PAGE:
Problematics: Kalam meets Galileo meets Alexander Graham Bell

This week, meet a whimsical missile and then make 10 celebrity calls

Written by Kabir Firaque | New Delhi | Updated: August 6, 2015 5:01 pm
A P J Abdul Kalam, Galileo, Alexander Graham Bell, Problematics, Brenda Gladstone, Kabir Firaque, indian express news Flight paths the missile can and can’t take (grids courtesy Galileo Educational Network) and the numbers of 10 celebrities (Source: Express illustration)

The Galileo in the headline refers not to the scientist directly but to an institution named after him. The Galileo Educational Network is in the University of Calgary, Canada. Brenda Gladstone, its co-founder and COO, has allowed me to use one of its puzzles, for which I am grateful. This modified version is in memory of A P J Abdul Kalam.

A student aspiring to be a rocket scientist creates a model for a guided missile and tests it in a wide desert. She finds it accelerates @ 10km/minute every minute. At the end of every minute, however, the device changes its direction, turning 90 degrees one way or the other. If it was travelling north, for instance, it turns either east or west when the minute ends. If it was travelling west, it turns either north or south.

The inventor cannot stop its erratic preferences. She can, however, remote-control which way the 90° turn takes place. If the device has just completed a southward minute, she can guide it either east or west, though it must be one of those two directions.

The figure on the top left shows a possible flight path. Every square in the grid is 10km to a side. Note the acceleration: 10km in the first minute, 20km in the second minute, 30km in the third and so on.

It can go on like this forever. The only way to stop this thing is to bring it back to its starting position, under the command of its creator. There is a restriction: a straight line once travelled cannot be intersected again. See the figure that says ‘Not allowed’. The young scientist needs to complete a clean loop, with no lines crisscrossing.

Puzzle#22A: Complete that loop. What is the shortest possible travel time?

What you wrote

We travelled to Kepler-452b last week with two puzzles.  Here are your answers.

A P J Abdul Kalam, Galileo, Alexander Graham Bell, Problematics, Brenda Gladstone, Kabir Firaque, indian express news

Dear Kabir, in Puzzle#21A, the man covers a circular arc on the ground with radius R, say. So the distance covered by his feet will be 2πR. The head will also cover a circular arc, with radius say (R + r). Therefore, the extra distance covered would be 2πr. Here, r = 3m; therefore distance = 2π × 3/1000 = 0.0188 km.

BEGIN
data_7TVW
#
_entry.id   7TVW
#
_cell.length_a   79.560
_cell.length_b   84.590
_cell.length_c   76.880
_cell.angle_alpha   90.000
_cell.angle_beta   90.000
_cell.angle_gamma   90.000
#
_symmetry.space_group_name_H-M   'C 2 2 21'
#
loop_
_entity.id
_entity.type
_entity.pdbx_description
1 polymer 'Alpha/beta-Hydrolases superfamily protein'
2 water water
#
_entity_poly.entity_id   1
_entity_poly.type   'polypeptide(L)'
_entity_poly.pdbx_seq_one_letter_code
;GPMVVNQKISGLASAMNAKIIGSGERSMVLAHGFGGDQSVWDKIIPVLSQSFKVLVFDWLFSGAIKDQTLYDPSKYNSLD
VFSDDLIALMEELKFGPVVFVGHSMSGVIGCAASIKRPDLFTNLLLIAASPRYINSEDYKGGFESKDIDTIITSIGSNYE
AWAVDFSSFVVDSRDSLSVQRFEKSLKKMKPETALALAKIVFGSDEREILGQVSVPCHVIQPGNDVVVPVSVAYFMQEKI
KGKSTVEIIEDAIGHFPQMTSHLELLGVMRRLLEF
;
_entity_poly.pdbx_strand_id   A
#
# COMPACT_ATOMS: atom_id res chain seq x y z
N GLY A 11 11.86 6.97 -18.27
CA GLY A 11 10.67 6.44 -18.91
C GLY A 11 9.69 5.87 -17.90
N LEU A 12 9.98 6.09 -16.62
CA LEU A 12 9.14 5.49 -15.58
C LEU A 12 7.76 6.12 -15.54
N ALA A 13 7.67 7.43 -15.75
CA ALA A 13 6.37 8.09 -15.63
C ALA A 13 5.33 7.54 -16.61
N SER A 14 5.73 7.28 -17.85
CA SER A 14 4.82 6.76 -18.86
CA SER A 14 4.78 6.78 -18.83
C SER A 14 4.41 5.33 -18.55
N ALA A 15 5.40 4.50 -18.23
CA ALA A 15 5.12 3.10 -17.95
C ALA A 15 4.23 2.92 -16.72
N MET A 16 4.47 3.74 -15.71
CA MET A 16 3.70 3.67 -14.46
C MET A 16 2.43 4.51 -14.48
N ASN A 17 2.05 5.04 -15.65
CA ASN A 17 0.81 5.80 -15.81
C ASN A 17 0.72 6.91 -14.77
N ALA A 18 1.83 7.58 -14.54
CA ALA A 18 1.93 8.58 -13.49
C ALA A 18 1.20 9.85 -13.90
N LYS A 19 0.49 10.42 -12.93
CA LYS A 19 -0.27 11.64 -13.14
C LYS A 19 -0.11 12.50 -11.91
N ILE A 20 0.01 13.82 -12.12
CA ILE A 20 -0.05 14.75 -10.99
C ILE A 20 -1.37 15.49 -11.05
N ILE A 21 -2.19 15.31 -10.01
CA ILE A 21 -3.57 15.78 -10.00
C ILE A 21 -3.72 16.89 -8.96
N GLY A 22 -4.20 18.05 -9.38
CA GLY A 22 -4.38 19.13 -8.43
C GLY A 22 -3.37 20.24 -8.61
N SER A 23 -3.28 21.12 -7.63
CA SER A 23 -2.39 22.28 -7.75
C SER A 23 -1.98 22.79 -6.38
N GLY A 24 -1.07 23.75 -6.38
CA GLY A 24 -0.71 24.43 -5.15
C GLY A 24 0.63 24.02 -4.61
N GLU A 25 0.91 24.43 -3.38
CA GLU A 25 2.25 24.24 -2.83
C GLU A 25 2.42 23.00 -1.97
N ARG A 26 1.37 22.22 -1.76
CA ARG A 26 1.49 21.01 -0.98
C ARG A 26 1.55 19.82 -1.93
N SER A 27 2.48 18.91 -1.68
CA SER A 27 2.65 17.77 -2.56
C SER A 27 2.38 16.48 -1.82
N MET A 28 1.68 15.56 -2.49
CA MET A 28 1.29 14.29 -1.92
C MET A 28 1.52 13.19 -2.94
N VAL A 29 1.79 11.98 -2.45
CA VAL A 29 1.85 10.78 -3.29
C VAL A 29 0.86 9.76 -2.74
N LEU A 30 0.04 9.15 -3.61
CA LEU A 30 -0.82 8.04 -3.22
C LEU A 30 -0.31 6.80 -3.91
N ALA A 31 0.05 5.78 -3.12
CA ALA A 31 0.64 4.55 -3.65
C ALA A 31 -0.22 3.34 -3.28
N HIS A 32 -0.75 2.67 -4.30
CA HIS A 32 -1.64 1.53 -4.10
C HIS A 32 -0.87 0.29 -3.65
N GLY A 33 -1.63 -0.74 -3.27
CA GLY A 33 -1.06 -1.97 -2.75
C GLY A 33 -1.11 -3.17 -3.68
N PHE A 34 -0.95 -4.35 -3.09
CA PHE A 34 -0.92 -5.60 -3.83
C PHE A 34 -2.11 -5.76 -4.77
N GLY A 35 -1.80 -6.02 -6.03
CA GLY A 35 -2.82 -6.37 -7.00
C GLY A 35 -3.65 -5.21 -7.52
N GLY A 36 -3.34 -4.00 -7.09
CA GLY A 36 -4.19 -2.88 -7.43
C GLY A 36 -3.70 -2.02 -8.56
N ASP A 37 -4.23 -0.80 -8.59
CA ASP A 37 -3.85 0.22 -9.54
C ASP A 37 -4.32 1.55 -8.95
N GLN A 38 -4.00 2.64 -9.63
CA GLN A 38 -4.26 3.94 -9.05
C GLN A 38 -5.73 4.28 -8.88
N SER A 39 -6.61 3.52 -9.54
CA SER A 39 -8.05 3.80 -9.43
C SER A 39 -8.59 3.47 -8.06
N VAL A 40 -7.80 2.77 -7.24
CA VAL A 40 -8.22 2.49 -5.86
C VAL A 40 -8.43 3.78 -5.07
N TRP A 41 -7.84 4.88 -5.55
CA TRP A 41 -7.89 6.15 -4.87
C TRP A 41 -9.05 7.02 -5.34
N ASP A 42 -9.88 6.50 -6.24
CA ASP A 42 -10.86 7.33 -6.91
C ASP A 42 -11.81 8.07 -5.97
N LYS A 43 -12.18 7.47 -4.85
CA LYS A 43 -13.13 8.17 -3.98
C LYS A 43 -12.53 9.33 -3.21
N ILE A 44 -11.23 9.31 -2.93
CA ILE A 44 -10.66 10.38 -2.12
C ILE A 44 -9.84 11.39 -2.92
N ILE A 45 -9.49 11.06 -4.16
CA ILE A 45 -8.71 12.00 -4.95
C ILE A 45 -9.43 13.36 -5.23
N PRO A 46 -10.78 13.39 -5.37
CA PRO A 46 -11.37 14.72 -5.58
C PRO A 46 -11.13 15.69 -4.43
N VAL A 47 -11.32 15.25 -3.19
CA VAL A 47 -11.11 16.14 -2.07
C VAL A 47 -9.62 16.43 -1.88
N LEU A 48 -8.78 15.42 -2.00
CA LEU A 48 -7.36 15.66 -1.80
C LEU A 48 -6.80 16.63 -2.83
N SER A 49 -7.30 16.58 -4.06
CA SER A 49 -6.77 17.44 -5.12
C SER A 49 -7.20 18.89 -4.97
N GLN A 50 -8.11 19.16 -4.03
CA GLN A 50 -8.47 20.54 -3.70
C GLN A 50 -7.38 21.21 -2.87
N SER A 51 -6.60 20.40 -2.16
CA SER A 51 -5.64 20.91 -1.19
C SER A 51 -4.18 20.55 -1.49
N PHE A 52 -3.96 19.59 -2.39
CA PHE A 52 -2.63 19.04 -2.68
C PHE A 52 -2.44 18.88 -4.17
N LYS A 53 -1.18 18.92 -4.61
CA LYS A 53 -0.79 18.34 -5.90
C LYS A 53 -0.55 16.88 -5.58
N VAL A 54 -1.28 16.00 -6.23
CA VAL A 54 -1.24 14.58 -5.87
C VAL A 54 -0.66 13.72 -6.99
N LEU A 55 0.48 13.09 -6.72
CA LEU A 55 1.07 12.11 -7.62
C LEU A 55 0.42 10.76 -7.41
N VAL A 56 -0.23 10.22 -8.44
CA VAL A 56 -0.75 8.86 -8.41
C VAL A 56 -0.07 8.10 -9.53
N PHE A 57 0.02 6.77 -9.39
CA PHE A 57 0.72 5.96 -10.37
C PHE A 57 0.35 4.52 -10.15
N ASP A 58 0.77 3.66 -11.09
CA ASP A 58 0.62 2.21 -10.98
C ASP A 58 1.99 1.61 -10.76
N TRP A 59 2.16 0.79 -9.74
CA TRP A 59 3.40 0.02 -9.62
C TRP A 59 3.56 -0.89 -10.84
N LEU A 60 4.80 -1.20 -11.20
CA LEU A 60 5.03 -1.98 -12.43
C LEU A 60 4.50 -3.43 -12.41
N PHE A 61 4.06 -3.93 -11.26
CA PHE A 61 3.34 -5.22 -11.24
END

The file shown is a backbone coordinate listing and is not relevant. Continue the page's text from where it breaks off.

— Anirudha Hulsurkar (B Tech, IIT Roorkee)


Dear Kabir, I solved Puzzle#21B with a set of two equations. The mystery factor is planet diameter/moon diameter, hence the measurement is relative to the size of the moon. A value of 1 would mean we are the reference, i.e. moon. The unknown value for Kepler-452b is between 5.8 and 5.9. Never read Asimov. Solving equations is more fun.

— Neha Awasthi (Goettingen, Germany)

Solved both puzzles: Anirudha (above), Neha (above), Sanjay Gupta (New Delhi), Sathya Prakash (New Jersey)

Solved first puzzle: Phani Bhushan Tholeti (Synaptics, Hyderabad), Sampath Kumar V (IIM-K alumnus). Sampath solved 1½ puzzles; he calculated the ‘mystery factor’ for Kepler-452b at 5.86 but didn’t show us the connection to the moon.

Telephone scientists

August 2 was the death anniversary of Alexander Graham Bell as well as the birth anniversary of his rival Elisha Gray. Those two fought bitterly over who actually invented the telephone.

Go back to the main illustration and look at the telephone dial. Once upon a time, the digits came with letters as a memory aid. For example, if someone might struggle to remember the sequence 3-2-6 but could easily remember to dial the word H-E-R.

In early mobile phones, the small keypad used a different correspondence between digits and letters. I have provided both a telephone dial and a mobile keypad for reference. I have also chosen the names of 10 celebrities and converted the letters into digits.

The hyphens stand for the separation between first and last names. For the first fictional character (STD), the first word is actually a designation, abbreviated. For the last fictional character (mobile), one of the only three women in this set, the first word is a salutation.

One actress sang for Alfred Hitchcock; the other acted in a Hitchcock film whose title refers to a phone call. The first cricketer’s name too has a telephonic connotation. The second cricketer (retired) and the sportsperson (deceased) are the only two Indians.

Puzzle#22B: Identify the 10 celebrities.

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